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You turn your back for one moment and all of the sudden a recently picked up basket of blocks or drawer full of clean clothes is all over the floor.

The dumping phase can be challenging... but it is developmentally normal.

Dumping things out is part of a child's exploration of the world. They want to experiment with cause and effect, learn about their caregivers reactions to their actions, and reach maximum effort.

So rather than hoping that it won't happen again or getting frustrated, it’s helpful to offer alternative activities that satisfy their urge to dump.

5 Activities To Satisfy Your Child's Urge to Dump

Below are 5 alternative activities to satisfy your child's urge to dump but it's also helpful during this time to avoid large bins of toys or baskets full of small parts - for your own sanity.

Also note that part of what children enjoy when dumping is the sound. Some of the suggestions below are quiet so if these aren’t satisfying their curiosity, it could be that they want to HEAR the sound that dumping things out makes.

Keep this in mind when choosing loose parts and materials for the activities below:

1.  Take a Bath

Baths are a great place for dumping activities. You can give your child containers of different sizes to dump water to and from.

You can also give them a large container, one that’ll be tough to lift, for some maximum effortwork to help expend their energy.

If it's warm enough, you could do this outside in a baby pool too.

2.  Set Up Activities Where The Purpose is to Dump

Add a couple of empty containers (basket, box, tupperware, etc.) and "fill" them with toys that are safe to dump, like bean bags, balls, stuffed animals, etc. Limiting the amount of items that can be dumped will make it less frustrating for you while satisfying their urge.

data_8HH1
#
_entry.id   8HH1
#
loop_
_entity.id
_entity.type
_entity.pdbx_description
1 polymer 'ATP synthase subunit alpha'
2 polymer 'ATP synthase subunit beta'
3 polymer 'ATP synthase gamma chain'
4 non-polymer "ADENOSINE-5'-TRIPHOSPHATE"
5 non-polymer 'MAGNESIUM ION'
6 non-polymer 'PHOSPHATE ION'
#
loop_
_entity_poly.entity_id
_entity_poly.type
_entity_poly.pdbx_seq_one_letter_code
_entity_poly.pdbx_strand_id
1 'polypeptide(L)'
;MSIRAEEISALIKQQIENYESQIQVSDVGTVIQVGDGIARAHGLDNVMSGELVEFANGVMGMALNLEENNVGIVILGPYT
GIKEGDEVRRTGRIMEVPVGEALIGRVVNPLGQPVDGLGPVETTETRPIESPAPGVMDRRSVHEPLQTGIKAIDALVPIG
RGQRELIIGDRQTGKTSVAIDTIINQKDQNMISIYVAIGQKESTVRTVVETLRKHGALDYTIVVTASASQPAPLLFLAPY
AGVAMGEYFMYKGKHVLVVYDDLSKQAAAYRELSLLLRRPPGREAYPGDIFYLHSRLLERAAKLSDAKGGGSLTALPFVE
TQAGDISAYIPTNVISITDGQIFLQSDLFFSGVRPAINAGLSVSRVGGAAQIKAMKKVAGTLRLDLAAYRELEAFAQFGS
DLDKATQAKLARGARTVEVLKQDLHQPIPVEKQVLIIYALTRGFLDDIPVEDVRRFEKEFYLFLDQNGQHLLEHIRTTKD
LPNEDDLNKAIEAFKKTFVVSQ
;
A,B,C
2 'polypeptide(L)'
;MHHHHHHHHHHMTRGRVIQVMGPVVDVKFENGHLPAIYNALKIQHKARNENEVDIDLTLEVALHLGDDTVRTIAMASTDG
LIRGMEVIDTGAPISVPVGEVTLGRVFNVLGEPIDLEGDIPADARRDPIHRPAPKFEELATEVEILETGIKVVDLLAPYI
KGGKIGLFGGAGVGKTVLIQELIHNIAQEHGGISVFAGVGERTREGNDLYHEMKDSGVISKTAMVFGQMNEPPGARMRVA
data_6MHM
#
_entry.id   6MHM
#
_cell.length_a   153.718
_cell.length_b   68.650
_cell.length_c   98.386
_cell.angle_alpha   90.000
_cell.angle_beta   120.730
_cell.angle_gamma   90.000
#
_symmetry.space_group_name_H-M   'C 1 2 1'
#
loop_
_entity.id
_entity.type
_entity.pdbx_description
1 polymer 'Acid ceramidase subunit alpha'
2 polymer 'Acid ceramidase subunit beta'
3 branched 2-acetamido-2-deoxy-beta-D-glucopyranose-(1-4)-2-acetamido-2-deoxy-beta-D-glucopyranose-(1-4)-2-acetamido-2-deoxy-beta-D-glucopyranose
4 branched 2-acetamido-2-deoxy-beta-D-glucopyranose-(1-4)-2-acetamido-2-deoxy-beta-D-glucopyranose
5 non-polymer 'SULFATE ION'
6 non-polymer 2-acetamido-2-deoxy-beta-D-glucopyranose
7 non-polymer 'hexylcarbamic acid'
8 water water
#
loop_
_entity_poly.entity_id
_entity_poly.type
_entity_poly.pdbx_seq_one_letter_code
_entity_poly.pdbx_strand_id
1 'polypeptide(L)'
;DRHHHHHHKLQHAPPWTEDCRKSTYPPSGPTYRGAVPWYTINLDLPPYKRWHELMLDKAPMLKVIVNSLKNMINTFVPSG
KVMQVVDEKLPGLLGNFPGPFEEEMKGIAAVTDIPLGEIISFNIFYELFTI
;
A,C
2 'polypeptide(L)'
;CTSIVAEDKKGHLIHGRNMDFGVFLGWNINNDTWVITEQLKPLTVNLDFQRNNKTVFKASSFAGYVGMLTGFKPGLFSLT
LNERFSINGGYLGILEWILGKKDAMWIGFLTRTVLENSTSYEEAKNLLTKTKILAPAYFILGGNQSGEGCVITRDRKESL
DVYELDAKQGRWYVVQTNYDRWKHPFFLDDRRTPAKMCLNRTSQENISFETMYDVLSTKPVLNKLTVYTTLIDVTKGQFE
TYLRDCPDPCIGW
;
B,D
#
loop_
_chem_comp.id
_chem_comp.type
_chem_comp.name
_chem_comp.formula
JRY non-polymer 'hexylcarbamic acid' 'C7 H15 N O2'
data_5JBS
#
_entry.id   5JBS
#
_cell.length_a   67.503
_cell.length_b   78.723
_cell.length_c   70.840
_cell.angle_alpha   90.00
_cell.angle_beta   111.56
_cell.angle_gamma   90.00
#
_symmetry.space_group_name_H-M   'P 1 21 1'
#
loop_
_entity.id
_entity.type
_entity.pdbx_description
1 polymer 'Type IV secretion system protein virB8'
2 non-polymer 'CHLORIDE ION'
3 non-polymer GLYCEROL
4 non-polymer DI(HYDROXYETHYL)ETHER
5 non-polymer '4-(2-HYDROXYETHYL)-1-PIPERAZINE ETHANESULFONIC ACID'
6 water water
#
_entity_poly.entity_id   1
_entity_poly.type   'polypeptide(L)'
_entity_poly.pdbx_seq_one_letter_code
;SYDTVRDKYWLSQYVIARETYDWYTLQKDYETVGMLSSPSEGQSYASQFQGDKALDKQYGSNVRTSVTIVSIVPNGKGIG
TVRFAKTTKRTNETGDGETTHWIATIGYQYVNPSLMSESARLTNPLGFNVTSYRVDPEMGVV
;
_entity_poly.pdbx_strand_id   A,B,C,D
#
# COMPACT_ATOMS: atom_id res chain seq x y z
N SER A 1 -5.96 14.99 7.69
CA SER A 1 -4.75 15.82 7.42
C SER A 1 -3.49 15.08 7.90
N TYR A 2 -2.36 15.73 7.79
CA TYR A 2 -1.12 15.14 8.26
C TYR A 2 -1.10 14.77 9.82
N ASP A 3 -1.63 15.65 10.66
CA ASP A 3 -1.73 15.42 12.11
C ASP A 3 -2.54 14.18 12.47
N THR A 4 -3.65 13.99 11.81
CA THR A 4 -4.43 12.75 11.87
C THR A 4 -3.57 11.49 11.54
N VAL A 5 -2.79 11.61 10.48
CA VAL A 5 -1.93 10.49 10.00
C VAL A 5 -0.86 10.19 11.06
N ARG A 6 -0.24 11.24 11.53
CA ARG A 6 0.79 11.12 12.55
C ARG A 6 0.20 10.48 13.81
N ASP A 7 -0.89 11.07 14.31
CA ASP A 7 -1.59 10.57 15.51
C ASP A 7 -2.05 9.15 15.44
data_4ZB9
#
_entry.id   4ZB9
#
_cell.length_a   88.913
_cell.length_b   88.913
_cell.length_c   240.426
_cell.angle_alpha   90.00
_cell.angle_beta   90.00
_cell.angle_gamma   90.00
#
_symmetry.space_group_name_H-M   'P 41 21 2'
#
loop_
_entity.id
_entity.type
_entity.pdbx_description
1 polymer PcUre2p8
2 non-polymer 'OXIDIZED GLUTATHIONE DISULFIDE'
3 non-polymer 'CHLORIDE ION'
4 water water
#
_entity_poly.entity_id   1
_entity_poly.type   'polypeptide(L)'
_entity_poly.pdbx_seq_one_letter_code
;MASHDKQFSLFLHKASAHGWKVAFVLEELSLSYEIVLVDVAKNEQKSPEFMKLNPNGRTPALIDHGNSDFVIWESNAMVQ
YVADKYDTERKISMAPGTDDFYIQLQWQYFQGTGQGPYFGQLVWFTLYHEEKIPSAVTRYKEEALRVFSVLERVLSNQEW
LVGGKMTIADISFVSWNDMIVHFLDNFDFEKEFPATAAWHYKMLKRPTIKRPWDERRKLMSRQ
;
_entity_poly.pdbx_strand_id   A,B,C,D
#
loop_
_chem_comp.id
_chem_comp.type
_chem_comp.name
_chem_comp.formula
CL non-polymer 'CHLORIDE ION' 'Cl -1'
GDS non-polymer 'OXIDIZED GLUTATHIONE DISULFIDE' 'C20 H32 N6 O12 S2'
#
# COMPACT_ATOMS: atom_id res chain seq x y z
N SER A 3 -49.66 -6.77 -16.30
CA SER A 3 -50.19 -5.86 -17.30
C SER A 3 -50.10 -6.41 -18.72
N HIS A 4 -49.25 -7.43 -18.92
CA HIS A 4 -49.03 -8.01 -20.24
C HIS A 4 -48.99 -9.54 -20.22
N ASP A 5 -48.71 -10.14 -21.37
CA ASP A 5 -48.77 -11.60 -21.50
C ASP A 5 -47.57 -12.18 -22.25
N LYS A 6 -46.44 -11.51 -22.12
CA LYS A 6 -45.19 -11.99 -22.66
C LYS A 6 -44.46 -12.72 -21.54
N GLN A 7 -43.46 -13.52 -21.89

So rather than a ball bit, offer a basket of 5-6 balls.

After dumping, pick them all up and dump it again.

You could also do this outside with sand, dirt, wood chips, etc. Bring a couple of sand buckets to the playground or beach for filling and dumping.

3.  Simple Pouring Activities

Turn dumping into pouring by offering jugs to pour loose parts back and forth. Initially, your child will likely dump them but with practice and opportunities for repetition, they’ll eventually control their movements enough to simply pour back and forth.

With this alternative, you’re channeling the energy into a more refined, calming activity.

4.  Sensory Bins

Sensory bins are perfect for children who like to dump.

Since dumping is going to be their main way of exploring the sensory bin, prepare for the mess by adding an old bed sheet or table cloth under their workspace. Then be sure to add containers, scoops, funnels, along with the sensory bin filler.

However, if messes aren’t your thing, I would skip this one or bring it outside if the weather is nice.

5.  Turn It Into A Game

Each of you has a container that you collect things in and then dump them, i.e. you could do this outside with pinecones or little rocks or inside with toy cars or other small toys.

Decide where the dumping area will be and have fun carrying your containers to be dumped. You can walk, run, have a race, make it silly, do a freeze dance version where they have to stop when the music stops, etc.

Redirecting Other Behaviours...

If your child is out of the dumping phase but you're looking to redirect other behaviour, you might find these other posts helpful:

5 Alternative Activities for Children Who Like to Peel and Pick at Things
4 Alternative Activities for Children Who Like to Throw

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